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Three Cardinal Rules of the Book Business

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Cardinal Rule #1: Respect requests of publishers who assume the financial risk of your book.

Why do so many intelligent authors court disaster by making emotional decisions instead of business decisions? Among local fellow fiction authors, two recently had “15 minutes of fame” similar to my ’88 experience. For privacy, I refer to these authors as “A” and “B.”

A, getting a fine boost from coverage in The New York Times, rocketed into the rarefied air of a medium six-figure advance with a cleverly penned first novel. This advance covered republication of the first novel, and the publishing of A’s next two manuscripts.

(Keep in mind as you read this that I cannot know with absolute certainty the conclusions drawn concerning New York editors/publishers. I can only surmise my conclusions, since I was not physically present and listening in their offices when they began, altered and sometimes surreptitiously and subtlety concluded contractual obligations with their authors).

Author A finished his second novel, and again received rave reviews. This book also sold well, but may have sold better had it received royal treatment at the publicity department. With his third novel, A ran into roadblocks. His reaction: “I told the folks at (_____) to go to hell. I had completed a third full-length novel that they liked, but they wanted to make a major plot change, one that undercut the entire theme of the story . . .” I winced as I read this reaction. I’ve seen this disaster befall other authors, including myself.

Back in 1989, I, being a thick-skulled, half-Norwegian, refused to make requested changes to plot for Morrow, convinced these changes would be viewed as unrealistic by my own readers. (This occurred after I had earlier received a comfortable six-figure contract for this book, my own third novel, titled Peacemaker.) My publisher then declined to publish the manuscript.

I’ve often wondered whether their decision was due to the arrival of Glasnost in the fall of 1989, which chilled the wide high-tech thrillers. Now, eight years later, I realize my reasoning in 1989 was irrelevant. I had violated Cardinal Rule #1. When push came to shove, I should’ve backed off, churned some brain cells, and compromised. Now I’ll never know what might have happened had I made a more concerted intelligent effort to get Peacemaker into print in the US. I must live with that burning question in my mind.

My British publisher did put Peacemaker into print, and virtually sold out. In 1991, I purchased their remaining stock, 408 books, for local autograph sessions.

I also believe a prudent author should think twice before doing anything that deflates a publisher’s enthusiasm to promote a contracted book. Bestsellers by new authors are more often made than written. NAL (a division of Penguin) informed me, well in advance, that they intended to make my second novel a New York Times Bestseller. And they did, by spending big bucks for super-publicity and distributing 800,000 copies into 35,000 retail outlets. Don’t kill enthusiasm like that!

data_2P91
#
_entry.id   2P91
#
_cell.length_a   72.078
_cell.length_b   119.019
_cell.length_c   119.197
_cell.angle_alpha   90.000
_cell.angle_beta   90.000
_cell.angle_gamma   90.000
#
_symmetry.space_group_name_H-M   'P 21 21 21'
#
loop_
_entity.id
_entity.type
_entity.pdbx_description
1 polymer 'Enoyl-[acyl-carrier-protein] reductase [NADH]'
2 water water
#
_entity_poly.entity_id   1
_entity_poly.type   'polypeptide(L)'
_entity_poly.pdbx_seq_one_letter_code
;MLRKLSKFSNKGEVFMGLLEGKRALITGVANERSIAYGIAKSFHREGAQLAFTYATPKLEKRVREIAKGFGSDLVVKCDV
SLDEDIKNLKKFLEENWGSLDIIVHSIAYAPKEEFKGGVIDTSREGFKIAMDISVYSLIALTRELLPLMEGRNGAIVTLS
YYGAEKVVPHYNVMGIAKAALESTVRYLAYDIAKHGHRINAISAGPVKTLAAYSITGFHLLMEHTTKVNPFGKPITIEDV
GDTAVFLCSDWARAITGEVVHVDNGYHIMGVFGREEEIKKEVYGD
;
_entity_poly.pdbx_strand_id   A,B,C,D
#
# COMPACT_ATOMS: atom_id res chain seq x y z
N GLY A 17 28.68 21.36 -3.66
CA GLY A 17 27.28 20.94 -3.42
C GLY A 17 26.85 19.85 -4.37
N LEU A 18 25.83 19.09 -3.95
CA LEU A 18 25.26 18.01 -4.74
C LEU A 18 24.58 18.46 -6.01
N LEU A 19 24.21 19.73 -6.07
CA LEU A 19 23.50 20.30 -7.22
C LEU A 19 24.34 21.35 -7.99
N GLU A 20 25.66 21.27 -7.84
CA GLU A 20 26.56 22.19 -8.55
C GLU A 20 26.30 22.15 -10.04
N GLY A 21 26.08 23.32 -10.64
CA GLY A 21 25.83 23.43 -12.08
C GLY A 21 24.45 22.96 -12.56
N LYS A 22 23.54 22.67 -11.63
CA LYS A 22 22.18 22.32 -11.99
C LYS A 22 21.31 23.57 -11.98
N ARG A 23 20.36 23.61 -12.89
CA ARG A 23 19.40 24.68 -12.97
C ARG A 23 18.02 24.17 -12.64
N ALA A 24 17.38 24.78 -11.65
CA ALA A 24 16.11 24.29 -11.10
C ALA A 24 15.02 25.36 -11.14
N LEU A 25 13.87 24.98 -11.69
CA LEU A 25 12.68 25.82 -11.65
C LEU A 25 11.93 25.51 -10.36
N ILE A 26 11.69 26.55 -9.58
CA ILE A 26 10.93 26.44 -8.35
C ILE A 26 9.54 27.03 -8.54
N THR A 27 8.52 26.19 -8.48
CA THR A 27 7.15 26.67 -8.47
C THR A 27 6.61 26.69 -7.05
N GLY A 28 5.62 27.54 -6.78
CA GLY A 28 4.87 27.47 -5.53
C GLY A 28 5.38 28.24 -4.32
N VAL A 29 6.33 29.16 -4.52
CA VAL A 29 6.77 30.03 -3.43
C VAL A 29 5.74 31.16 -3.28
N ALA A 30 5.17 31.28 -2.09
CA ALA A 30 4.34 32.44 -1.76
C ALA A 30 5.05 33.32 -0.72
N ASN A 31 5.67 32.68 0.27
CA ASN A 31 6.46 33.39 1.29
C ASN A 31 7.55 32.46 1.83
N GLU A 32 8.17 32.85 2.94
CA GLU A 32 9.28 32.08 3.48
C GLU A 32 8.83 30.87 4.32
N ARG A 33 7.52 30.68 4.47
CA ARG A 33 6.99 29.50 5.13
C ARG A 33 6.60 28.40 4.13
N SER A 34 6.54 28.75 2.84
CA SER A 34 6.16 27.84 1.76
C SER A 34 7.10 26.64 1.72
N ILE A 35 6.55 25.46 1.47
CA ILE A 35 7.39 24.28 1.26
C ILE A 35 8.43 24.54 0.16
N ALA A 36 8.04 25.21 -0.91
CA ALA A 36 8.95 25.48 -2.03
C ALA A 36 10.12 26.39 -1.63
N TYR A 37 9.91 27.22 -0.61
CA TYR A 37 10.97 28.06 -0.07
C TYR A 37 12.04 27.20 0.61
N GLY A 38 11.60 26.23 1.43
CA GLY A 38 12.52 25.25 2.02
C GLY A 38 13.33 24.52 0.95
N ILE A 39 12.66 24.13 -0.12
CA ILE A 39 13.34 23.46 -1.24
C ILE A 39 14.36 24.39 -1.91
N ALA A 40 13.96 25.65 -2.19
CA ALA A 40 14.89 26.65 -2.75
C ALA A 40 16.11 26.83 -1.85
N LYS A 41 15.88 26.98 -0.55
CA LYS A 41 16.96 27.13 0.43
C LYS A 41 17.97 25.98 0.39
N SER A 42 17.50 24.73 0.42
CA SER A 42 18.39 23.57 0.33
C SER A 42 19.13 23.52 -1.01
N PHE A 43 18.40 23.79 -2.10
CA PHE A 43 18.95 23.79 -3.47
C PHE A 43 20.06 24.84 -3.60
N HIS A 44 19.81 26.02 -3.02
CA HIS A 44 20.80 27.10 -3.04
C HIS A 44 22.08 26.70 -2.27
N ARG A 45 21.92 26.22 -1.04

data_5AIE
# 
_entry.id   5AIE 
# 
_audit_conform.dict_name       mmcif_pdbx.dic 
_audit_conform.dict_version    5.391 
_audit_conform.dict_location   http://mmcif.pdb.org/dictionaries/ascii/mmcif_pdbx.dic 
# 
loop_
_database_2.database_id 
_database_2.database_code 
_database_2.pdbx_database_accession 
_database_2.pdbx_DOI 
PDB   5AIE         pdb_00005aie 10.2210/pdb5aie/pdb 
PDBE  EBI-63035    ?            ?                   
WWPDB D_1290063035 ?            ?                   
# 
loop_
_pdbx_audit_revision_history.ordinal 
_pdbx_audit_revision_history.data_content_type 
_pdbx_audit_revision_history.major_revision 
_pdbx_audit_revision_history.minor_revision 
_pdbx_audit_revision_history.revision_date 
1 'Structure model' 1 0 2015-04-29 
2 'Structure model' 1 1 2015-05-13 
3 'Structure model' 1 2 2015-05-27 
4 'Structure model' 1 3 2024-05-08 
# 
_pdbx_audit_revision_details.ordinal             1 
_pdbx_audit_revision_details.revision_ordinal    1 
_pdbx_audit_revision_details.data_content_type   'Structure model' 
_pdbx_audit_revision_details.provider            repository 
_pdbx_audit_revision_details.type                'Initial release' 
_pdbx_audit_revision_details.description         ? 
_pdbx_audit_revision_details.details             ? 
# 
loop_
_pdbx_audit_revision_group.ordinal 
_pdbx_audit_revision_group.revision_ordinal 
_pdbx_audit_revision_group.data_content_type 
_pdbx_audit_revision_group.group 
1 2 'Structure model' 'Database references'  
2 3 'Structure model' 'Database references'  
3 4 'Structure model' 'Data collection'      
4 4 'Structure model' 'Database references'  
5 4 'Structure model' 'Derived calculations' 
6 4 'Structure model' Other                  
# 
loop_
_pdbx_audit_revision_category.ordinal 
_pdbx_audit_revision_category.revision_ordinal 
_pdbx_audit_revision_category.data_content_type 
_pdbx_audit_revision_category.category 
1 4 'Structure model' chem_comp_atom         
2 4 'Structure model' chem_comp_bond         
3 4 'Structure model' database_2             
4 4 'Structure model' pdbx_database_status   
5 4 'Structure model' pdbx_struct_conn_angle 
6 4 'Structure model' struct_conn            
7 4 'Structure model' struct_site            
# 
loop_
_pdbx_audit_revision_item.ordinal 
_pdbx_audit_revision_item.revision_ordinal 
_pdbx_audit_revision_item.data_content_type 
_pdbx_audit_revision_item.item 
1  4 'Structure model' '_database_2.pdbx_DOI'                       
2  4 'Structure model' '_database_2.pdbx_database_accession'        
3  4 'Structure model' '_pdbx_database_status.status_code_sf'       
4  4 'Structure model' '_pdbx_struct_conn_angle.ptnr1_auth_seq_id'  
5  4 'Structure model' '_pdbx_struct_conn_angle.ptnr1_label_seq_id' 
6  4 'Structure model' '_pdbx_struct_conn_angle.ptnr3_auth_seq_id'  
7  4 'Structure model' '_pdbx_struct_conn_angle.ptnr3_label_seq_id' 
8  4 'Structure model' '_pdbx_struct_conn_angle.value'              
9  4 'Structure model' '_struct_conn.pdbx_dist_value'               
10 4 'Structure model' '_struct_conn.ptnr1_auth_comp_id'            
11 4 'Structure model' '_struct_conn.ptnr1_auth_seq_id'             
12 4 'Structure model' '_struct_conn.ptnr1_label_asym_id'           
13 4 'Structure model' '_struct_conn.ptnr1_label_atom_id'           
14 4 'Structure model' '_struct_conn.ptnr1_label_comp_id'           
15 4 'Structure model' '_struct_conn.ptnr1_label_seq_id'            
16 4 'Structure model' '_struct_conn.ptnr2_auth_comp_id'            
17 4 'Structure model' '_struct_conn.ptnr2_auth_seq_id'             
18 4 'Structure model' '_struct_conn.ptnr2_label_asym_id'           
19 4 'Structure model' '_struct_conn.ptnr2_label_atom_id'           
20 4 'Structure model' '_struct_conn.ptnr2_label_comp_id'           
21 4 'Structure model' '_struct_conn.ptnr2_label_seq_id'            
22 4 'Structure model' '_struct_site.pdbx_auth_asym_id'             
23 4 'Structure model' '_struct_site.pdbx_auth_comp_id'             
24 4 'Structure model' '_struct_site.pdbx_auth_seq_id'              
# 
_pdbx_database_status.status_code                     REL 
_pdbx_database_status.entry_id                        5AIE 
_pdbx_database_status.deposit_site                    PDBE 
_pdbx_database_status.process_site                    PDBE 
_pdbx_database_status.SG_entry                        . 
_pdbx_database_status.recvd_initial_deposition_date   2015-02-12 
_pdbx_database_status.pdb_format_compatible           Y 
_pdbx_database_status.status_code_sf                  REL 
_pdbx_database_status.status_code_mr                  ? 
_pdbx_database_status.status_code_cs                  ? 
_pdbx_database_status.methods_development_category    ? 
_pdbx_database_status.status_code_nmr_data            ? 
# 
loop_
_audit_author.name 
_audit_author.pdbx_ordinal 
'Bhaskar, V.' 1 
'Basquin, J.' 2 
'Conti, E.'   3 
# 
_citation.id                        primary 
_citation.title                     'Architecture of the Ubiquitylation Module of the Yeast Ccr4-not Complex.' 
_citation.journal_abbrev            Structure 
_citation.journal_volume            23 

Author B, who writes exceptionally well-reviewed books, has one helluva time getting New York publishers to promote these books. From lengthy conversations with B, I suspect B has violated Cardinal Rules 2 and 3.

Cardinal Rule #2: Don’t change horses in midstream.

Cardinal Rule #2 means don’t change publishers without damn good reason, and a damn good reason is not a minor amount of additional advance. B has changed publishers frequently. When a fickle author changes publishers too often, one publisher may never get a chance to develop a strong commitment. Cumulative book sales may never total enough to generate enthusiasm for The Big Push the next time.

I’ve broken Cardinal Rule #2 myself. In 1988, I followed the advice of a hot agent at W. M. Morris and sold my third novel to Morrow for $25,000 more (only 7%) than NAL offered. Not a smart move, I now believe. At Morrow, my new editor had never worked in fiction, lost his eyesight all summer, then had to concentrate on a Bettie Davis autobiography (she’d inconveniently died in August) when his sight returned in fall, and then Glasnost came along. With 20/20 hindsight, I would’ve been a helluva lot better off staying with the editor at NAL (who had recommended no changes at all with my second novel.)

Cardinal Rule #3: Butter the popcorn.

This rule is so basic it’s amazing. I see so many people ignoring it. If you want an agreeable editor, you must do something positive to generate that attitude. Three of my four fiction editors have been great, with excellent results. Get to know them on a personal basis, get totally into their minds, do everything but sleep with them. And gift them! Works in the business world as well as it works in the political world.

Reality Check: People often do business with us solely because they like us. Send a box of candy to the accountants at your distributor (to get your bills paid first, or at all). I also stay on top of the financial conditions within these outfits through their employees. Author B can be argumentative for its own sake. And he wonders why, in business dealings in the trade, others act equally obstinate. Better to butter the popcorn, than pour pepper on it!


Robert Holt is the President of the San Diego Publicity Association. His books include How to Publish, Promote, and Sell Your Own Book, and the novels, Good Friday, Havana Heat, and Peacemaker.

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